“While I stand by my opposition to the interference of shariah law into the American legal system, I remain humble and contrite for any statements I have made that might have caused offense to Muslim Americans and their friends,” Cain said. “I am truly sorry for any comments that may have betrayed my commitment to the U.S. Constitution and the freedom of religion guaranteed by it. Muslims, like all Americans, have the right to practice their faith freely and peacefully.”

Marro said Cain’s statement was “as close to a heartfelt and sincere apology that I’ve seen from any politician anywhere.”

Democratic Congresswomen Criticize Tea Party Rep. Allen West for “Sexist” Remarks

“You are the most vile, unprofessional, and despicable member of the U.S. House of Representatives.”

So Republican Congressman and Tea Partier Allen West said of his colleague Debbie Wasserman Schultz, representative of Florida’s 20th District and chairwoman of the DNC, in a widely circulated email that has raised eyebrows on Capitol Hill.

It all started when Schultz delivered seemingly benign remarks regarding West’s support for the GOP’s “Cut, Cap and Balance” plan. “The gentleman from Florida, who represents thousands of Medicare beneficiaries, as do I, is supportive of this plan that would increase costs for Medicare beneficiaries — unbelievable from a member from South Florida,” she said during remarks on the House Floor. The plan, which makes raising the debt ceiling contingent upon massive cuts in spending and a balanced-budget amendment for the federal government, has virtually no chance of becoming law.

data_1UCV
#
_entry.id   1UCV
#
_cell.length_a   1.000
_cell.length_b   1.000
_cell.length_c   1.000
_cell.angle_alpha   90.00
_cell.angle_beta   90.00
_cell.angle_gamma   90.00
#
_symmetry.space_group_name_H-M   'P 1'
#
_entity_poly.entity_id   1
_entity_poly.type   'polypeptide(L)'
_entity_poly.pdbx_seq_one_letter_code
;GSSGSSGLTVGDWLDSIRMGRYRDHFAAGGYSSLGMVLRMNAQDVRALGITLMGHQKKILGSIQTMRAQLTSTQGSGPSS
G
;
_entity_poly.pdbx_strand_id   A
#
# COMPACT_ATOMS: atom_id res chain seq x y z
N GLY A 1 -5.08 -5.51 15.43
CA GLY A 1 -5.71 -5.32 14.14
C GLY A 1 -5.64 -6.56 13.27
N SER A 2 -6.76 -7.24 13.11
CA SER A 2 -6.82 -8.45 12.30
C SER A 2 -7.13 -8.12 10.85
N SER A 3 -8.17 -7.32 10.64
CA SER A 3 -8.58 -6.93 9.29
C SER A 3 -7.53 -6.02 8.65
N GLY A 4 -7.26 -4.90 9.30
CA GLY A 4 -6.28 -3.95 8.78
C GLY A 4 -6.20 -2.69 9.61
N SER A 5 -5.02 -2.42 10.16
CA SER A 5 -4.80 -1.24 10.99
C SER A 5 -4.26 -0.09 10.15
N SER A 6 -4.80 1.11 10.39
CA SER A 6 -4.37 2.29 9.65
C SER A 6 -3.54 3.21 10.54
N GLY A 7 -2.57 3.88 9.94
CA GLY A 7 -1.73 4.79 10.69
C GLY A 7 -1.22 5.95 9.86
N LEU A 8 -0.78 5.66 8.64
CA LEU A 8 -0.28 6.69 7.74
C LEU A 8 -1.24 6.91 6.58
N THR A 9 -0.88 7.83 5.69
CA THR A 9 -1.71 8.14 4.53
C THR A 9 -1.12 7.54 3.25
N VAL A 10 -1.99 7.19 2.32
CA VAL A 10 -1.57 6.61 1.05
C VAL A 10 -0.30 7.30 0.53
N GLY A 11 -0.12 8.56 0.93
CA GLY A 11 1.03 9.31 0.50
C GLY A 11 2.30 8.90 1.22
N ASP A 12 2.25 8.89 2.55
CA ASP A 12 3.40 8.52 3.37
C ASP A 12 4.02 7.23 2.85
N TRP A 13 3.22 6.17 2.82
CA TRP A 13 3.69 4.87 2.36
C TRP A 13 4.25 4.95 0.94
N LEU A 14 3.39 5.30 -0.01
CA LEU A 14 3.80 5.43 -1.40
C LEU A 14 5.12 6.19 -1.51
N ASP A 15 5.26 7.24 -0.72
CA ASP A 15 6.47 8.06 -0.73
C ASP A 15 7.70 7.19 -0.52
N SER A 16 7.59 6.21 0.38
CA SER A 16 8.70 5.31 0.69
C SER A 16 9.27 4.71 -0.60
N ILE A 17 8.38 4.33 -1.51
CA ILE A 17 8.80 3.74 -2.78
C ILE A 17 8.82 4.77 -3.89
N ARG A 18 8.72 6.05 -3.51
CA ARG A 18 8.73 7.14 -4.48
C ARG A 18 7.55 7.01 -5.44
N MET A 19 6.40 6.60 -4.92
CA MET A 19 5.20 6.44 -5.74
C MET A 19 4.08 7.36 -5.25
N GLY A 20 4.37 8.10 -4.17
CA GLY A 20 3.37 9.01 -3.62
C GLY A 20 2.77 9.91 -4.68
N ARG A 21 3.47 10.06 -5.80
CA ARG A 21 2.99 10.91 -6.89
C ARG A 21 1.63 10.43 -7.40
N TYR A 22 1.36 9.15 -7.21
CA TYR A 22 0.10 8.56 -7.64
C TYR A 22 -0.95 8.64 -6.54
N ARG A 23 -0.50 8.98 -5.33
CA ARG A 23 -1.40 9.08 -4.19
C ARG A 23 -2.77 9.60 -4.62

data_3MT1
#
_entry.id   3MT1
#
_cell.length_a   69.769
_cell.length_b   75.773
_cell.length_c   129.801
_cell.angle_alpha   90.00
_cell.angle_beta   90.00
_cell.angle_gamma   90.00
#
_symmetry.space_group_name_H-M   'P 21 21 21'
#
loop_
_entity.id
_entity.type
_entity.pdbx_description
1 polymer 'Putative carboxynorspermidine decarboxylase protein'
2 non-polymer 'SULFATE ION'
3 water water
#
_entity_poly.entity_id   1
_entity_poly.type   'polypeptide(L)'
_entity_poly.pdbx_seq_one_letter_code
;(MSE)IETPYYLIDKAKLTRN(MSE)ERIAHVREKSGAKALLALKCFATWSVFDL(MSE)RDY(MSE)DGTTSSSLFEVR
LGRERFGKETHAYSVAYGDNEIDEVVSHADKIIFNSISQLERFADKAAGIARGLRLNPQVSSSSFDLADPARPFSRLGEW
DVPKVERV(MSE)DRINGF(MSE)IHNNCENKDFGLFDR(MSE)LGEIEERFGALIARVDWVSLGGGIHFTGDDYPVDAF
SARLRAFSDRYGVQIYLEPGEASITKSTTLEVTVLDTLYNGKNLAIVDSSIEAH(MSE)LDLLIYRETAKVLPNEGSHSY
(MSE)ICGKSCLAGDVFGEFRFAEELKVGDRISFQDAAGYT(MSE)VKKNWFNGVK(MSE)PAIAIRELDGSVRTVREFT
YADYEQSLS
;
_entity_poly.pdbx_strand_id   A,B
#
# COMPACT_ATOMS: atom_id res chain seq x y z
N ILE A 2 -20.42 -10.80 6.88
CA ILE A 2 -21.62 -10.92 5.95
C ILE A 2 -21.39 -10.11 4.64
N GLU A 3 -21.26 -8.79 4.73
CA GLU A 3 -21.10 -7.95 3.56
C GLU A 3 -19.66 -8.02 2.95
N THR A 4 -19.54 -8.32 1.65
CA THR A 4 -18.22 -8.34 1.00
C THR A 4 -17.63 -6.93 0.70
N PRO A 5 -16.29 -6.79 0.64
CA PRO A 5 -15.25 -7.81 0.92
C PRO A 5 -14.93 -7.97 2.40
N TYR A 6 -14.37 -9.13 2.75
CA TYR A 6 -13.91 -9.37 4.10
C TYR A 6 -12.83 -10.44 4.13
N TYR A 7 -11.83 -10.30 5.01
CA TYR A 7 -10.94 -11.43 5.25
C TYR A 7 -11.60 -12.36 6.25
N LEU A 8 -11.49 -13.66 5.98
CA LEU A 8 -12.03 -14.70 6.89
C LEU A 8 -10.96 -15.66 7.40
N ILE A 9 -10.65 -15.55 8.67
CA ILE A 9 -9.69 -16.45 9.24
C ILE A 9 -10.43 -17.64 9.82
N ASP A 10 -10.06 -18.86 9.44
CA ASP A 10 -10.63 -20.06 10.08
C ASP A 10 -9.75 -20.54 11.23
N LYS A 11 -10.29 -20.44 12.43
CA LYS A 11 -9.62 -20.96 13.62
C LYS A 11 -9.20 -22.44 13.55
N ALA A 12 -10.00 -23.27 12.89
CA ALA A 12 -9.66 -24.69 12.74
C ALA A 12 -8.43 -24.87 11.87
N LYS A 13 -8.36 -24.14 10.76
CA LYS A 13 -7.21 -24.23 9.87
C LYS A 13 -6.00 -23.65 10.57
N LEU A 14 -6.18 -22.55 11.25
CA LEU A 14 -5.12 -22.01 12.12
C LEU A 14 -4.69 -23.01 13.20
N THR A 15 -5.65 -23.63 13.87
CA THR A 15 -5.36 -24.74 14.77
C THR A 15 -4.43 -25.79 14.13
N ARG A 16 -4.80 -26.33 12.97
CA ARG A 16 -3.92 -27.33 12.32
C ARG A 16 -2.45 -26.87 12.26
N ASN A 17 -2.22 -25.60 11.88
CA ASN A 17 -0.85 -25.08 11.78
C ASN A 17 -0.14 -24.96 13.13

In response to her criticism, West wrote, “You have proven repeatedly that you are not a Lady, therefore, shall not be afforded due respect from me!”

Several Democratic congresswomen, including Carolyn Maloney of New York City, have written in outrage to the House leadership, demanding an apology from West, citing his “clearly sexist tone” and asking others to “disavow” his remarks “in the strongest of terms.”

So far, West has refused to apologize. On the contrary, he has attempted to utilize the growing outrage in order to raise money for his next election campaign, citing a “vast left wing conspiracy” against him in a fundraising email to constituents. In comments to Fox News, West insisted that he, not the Congresswoman, is the victim. “I’m not going to allow anyone take advantage of me and the niceness that I exhibit.”

Jury’s out on when we’ll get a chance to see more niceness from West.